However I do agree with your analogy that an aircraft is basically a flying beer can with ribs and that's completely true.

And btw, Mach speed is when an object passes the 1000kph treshhold, a Mr. Mach invented this term, and it's faster than sound (super-sonic), so don't lecture me on this.



posted on Jun, 8 2005 @ 04:47 AM
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Actually 1000kph is strictly subsonic, and is definitely not the threshold for mach 1 at any altitude. so your passenger jet might well have reached that speed. The speed of sound varies between 1,062 and 1,225 kph depending on altitude. The transonic regime is around 1,100kph at 20-30,000ft so to have truly gone supersonic you would have needed to go about 150-200kph faster. Sorry for the lecture


[edit on 8-6-2005 by waynos]



posted on Jun, 8 2005 @ 05:00 AM
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Originally posted by GrOuNd_ZeRo
What the hell is the difference between ground speed and airspeed? ground speed is when the vehicle is traveling ON the ground, and airspeed, well you get what I mean.

And by the way, it clearly said Airspeed on the console, i'm not that dumb



Airspeed is not a true speed indication, it must be calculated, check the link below, it’s based on temperature, altitude, and humidity read from the petit tubes and static pressure port.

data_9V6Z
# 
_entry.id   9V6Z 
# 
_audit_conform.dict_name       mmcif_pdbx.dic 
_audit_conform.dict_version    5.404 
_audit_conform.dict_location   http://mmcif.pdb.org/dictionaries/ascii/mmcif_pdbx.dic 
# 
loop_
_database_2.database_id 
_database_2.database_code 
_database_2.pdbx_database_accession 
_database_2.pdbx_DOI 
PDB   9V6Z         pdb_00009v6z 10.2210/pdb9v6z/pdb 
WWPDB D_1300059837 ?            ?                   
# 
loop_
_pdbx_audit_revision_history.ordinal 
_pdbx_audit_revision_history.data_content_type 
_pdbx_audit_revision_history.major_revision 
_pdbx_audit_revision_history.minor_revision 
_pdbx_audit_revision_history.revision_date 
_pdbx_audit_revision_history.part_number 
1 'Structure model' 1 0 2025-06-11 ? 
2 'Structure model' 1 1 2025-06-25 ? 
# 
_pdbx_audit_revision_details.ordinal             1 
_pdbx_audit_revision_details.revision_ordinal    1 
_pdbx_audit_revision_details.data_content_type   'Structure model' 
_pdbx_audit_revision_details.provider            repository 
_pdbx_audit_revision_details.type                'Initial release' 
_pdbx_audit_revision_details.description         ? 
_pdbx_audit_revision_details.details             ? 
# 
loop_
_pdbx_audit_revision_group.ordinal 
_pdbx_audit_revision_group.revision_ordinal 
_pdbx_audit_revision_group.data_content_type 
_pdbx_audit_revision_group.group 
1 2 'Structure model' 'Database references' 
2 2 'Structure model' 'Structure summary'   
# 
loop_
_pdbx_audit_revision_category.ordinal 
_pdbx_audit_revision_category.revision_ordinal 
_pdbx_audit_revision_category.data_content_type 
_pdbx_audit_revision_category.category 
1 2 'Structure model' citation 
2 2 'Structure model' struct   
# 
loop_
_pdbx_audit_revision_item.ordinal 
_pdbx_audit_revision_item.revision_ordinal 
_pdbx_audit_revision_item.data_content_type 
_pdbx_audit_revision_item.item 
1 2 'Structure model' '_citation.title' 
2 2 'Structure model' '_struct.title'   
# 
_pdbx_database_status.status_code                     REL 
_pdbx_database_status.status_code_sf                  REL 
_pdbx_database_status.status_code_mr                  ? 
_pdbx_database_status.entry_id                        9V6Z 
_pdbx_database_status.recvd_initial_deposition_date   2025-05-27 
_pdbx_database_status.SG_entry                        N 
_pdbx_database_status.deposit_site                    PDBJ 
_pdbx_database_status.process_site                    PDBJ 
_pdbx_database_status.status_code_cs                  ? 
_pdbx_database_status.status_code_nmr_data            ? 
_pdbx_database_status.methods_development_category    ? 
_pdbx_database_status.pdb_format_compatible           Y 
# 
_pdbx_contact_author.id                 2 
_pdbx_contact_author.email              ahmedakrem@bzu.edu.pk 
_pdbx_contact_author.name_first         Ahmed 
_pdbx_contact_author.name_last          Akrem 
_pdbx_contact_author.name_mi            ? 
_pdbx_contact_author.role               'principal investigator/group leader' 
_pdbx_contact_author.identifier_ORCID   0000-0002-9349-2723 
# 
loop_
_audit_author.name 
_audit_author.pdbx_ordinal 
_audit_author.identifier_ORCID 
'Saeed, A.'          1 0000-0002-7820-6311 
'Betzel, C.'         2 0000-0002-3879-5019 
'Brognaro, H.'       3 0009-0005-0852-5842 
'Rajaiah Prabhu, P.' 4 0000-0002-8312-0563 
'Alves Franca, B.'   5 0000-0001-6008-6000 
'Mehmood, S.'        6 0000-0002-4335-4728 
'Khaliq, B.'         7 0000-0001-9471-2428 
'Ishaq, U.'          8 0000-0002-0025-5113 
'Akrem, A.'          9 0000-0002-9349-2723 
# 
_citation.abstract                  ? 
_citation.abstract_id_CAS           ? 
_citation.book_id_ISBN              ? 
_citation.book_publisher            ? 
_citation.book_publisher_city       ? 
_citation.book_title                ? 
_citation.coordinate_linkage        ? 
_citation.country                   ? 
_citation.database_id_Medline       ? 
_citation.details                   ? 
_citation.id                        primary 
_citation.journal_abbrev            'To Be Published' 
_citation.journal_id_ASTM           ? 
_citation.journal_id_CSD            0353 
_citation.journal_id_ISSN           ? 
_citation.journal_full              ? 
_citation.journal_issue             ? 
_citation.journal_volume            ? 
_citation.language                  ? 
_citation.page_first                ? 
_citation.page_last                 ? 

So they might have been just pulling your leg. Sounds like a pilot's sense of humor....lol


Indicated airspeed
Aircraft display an Indicated Airspeed (abbreviated IAS) on an instrument called an airspeed indicator. Indicated airspeed will differ from true airspeed ("TAS") at air densities other than some reference density. Air density is affected by temperature, atmospheric moisture content (humidity), and pressure altitude.


As far as going Mach goes, when I worked on the ramp, one mechanic was telling me that the MD-80’s had something called Mach Trim, which would trim down the nose of the plane if it should break the sound barrier. The sound barrier as was already stated tends to change with the pressure and density as well.



posted on Jun, 8 2005 @ 05:09 AM
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Originally posted by waynos
Actually 1000kph is strictly subsonic, and is definitely not the threshold for mach 1 at any altitude. so your passenger jet might well have reached that speed. The speed of sound varies between 1,062 and 1,225 kph depending on altitude. The transonic regime is around 1,100kph at 20-30,000ft so to have truly gone supersonic you would have needed to go about 150-200kph faster. Sorry for the lecture


[edit on 8-6-2005 by waynos]


Crap the speed of sound is over 1000Mph? Well you better call NASA and correct them on that then. They seem to think its around 761Mph at sea level static conditions....



www.grc.nasa.gov..." target="_blank" class="postlink">speed of sound

If we consider the atmosphere on a standard day at sea level static conditions, the speed of sound is about 761 mph, or 1100 feet/second. We can use this knowledge to approximately determine how far away a lightning strike has occurred.



posted on Jun, 8 2005 @ 05:11 AM
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Defcon, a mile is not the same as a kilometer so don't be too smug, hey? NASA knows what its talking about but do you?